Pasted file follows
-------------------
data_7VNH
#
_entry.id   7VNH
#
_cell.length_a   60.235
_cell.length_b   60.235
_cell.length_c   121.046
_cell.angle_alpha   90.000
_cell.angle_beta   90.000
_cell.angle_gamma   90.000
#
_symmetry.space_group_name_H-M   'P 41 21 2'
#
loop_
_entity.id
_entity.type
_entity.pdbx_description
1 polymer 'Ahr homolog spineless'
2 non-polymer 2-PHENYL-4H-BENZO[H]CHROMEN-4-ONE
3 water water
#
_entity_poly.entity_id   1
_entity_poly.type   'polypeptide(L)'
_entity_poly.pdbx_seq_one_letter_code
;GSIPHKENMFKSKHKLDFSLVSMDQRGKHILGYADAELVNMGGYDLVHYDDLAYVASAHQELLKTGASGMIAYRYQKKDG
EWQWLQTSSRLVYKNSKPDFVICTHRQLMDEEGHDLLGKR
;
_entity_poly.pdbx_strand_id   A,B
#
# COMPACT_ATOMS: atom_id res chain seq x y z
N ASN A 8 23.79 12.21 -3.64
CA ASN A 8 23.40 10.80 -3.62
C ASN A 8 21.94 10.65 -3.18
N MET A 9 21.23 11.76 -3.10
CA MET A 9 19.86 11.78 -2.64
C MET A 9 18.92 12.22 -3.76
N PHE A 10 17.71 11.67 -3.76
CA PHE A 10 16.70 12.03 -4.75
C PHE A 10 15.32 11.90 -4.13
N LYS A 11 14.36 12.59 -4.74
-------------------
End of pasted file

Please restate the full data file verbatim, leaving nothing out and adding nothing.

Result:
data_7VNH
#
_entry.id   7VNH
#
_cell.length_a   60.235
_cell.length_b   60.235
_cell.length_c   121.046
_cell.angle_alpha   90.000
_cell.angle_beta   90.000
_cell.angle_gamma   90.000
#
_symmetry.space_group_name_H-M   'P 41 21 2'
#
loop_
_entity.id
_entity.type
_entity.pdbx_description
1 polymer 'Ahr homolog spineless'
2 non-polymer 2-PHENYL-4H-BENZO[H]CHROMEN-4-ONE
3 water water
#
_entity_poly.entity_id   1
_entity_poly.type   'polypeptide(L)'
_entity_poly.pdbx_seq_one_letter_code
;GSIPHKENMFKSKHKLDFSLVSMDQRGKHILGYADAELVNMGGYDLVHYDDLAYVASAHQELLKTGASGMIAYRYQKKDG
EWQWLQTSSRLVYKNSKPDFVICTHRQLMDEEGHDLLGKR
;
_entity_poly.pdbx_strand_id   A,B
#
# COMPACT_ATOMS: atom_id res chain seq x y z
N ASN A 8 23.79 12.21 -3.64
CA ASN A 8 23.40 10.80 -3.62
C ASN A 8 21.94 10.65 -3.18
N MET A 9 21.23 11.76 -3.10
CA MET A 9 19.86 11.78 -2.64
C MET A 9 18.92 12.22 -3.76
N PHE A 10 17.71 11.67 -3.76
CA PHE A 10 16.70 12.03 -4.75
C PHE A 10 15.32 11.90 -4.13
N LYS A 11 14.36 12.59 -4.74